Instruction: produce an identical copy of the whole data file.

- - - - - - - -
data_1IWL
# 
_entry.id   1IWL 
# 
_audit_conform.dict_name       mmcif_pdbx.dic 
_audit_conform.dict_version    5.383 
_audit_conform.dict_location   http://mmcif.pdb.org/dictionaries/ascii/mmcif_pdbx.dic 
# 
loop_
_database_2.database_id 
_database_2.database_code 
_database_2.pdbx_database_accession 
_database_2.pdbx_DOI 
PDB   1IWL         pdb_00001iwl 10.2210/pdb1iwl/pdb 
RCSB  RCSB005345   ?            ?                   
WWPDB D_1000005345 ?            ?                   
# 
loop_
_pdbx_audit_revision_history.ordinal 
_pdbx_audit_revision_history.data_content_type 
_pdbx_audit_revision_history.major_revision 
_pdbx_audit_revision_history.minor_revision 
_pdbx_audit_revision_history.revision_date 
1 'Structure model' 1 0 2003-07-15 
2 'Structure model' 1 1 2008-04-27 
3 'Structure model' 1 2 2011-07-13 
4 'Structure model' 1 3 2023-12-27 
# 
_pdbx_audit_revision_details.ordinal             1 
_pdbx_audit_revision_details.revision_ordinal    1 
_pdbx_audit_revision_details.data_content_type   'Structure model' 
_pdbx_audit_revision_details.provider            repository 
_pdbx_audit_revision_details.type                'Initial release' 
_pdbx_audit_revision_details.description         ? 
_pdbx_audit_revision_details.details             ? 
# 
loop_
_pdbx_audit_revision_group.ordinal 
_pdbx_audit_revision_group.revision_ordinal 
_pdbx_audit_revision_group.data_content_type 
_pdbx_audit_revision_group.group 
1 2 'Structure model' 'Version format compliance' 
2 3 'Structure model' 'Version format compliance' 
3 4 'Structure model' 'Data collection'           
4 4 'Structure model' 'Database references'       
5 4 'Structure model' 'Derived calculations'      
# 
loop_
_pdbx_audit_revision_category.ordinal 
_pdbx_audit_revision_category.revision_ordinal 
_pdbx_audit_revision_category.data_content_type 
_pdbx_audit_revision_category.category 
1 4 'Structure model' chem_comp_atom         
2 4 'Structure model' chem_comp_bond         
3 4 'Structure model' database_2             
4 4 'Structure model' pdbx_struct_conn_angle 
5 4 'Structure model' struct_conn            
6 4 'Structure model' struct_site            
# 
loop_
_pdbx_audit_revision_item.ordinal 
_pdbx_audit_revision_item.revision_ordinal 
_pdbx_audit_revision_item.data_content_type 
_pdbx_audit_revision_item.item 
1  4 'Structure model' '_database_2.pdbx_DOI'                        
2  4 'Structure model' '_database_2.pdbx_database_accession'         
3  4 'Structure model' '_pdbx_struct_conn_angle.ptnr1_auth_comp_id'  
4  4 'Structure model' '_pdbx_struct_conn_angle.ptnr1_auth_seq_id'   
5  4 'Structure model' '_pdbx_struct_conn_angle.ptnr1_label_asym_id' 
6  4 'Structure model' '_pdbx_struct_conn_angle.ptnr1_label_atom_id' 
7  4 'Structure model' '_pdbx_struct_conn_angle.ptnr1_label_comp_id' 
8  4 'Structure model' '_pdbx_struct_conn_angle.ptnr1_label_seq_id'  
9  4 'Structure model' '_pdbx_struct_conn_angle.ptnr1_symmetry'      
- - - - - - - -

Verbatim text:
data_1IWL
# 
_entry.id   1IWL 
# 
_audit_conform.dict_name       mmcif_pdbx.dic 
_audit_conform.dict_version    5.383 
_audit_conform.dict_location   http://mmcif.pdb.org/dictionaries/ascii/mmcif_pdbx.dic 
# 
loop_
_database_2.database_id 
_database_2.database_code 
_database_2.pdbx_database_accession 
_database_2.pdbx_DOI 
PDB   1IWL         pdb_00001iwl 10.2210/pdb1iwl/pdb 
RCSB  RCSB005345   ?            ?                   
WWPDB D_1000005345 ?            ?                   
# 
loop_
_pdbx_audit_revision_history.ordinal 
_pdbx_audit_revision_history.data_content_type 
_pdbx_audit_revision_history.major_revision 
_pdbx_audit_revision_history.minor_revision 
_pdbx_audit_revision_history.revision_date 
1 'Structure model' 1 0 2003-07-15 
2 'Structure model' 1 1 2008-04-27 
3 'Structure model' 1 2 2011-07-13 
4 'Structure model' 1 3 2023-12-27 
# 
_pdbx_audit_revision_details.ordinal             1 
_pdbx_audit_revision_details.revision_ordinal    1 
_pdbx_audit_revision_details.data_content_type   'Structure model' 
_pdbx_audit_revision_details.provider            repository 
_pdbx_audit_revision_details.type                'Initial release' 
_pdbx_audit_revision_details.description         ? 
_pdbx_audit_revision_details.details             ? 
# 
loop_
_pdbx_audit_revision_group.ordinal 
_pdbx_audit_revision_group.revision_ordinal 
_pdbx_audit_revision_group.data_content_type 
_pdbx_audit_revision_group.group 
1 2 'Structure model' 'Version format compliance' 
2 3 'Structure model' 'Version format compliance' 
3 4 'Structure model' 'Data collection'           
4 4 'Structure model' 'Database references'       
5 4 'Structure model' 'Derived calculations'      
# 
loop_
_pdbx_audit_revision_category.ordinal 
_pdbx_audit_revision_category.revision_ordinal 
_pdbx_audit_revision_category.data_content_type 
_pdbx_audit_revision_category.category 
1 4 'Structure model' chem_comp_atom         
2 4 'Structure model' chem_comp_bond         
3 4 'Structure model' database_2             
4 4 'Structure model' pdbx_struct_conn_angle 
5 4 'Structure model' struct_conn            
6 4 'Structure model' struct_site            
# 
loop_
_pdbx_audit_revision_item.ordinal 
_pdbx_audit_revision_item.revision_ordinal 
_pdbx_audit_revision_item.data_content_type 
_pdbx_audit_revision_item.item 
1  4 'Structure model' '_database_2.pdbx_DOI'                        
2  4 'Structure model' '_database_2.pdbx_database_accession'         
3  4 'Structure model' '_pdbx_struct_conn_angle.ptnr1_auth_comp_id'  
4  4 'Structure model' '_pdbx_struct_conn_angle.ptnr1_auth_seq_id'   
5  4 'Structure model' '_pdbx_struct_conn_angle.ptnr1_label_asym_id' 
6  4 'Structure model' '_pdbx_struct_conn_angle.ptnr1_label_atom_id' 
7  4 'Structure model' '_pdbx_struct_conn_angle.ptnr1_label_comp_id' 
8  4 'Structure model' '_pdbx_struct_conn_angle.ptnr1_label_seq_id'  
9  4 'Structure model' '_pdbx_struct_conn_angle.ptnr1_symmetry'      